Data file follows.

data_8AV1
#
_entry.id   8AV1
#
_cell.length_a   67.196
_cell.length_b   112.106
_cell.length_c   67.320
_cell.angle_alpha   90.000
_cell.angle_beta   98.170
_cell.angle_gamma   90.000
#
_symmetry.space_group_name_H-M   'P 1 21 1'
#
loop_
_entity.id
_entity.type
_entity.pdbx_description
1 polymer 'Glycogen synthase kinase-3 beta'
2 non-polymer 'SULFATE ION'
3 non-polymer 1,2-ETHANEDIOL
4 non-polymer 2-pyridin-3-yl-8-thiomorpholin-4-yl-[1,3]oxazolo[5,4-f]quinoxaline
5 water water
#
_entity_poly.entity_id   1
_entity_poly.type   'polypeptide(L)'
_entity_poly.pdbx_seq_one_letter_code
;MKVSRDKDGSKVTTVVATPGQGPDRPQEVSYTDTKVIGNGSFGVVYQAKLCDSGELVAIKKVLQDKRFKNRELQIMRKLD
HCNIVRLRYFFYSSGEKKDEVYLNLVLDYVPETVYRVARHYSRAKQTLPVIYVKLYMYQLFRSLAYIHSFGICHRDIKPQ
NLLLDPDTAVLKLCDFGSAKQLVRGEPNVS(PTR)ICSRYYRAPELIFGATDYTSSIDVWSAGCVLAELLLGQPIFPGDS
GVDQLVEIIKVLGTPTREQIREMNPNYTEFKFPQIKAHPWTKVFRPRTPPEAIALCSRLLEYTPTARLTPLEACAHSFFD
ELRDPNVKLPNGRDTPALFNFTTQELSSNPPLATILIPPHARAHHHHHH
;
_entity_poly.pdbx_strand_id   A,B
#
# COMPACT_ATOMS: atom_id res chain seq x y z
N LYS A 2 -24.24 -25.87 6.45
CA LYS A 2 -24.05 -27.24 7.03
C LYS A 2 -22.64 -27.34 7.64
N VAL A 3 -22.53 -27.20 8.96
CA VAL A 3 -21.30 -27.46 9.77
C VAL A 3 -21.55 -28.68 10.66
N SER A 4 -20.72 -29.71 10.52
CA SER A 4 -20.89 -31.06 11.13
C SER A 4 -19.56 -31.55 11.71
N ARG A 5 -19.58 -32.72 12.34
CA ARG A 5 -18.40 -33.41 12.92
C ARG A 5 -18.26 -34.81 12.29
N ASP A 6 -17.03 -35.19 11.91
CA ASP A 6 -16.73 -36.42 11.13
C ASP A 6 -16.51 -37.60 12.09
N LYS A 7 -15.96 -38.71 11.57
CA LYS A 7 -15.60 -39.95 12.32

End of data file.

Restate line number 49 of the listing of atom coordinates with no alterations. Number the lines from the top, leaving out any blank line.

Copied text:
CA ASP A 6 -16.73 -36.42 11.13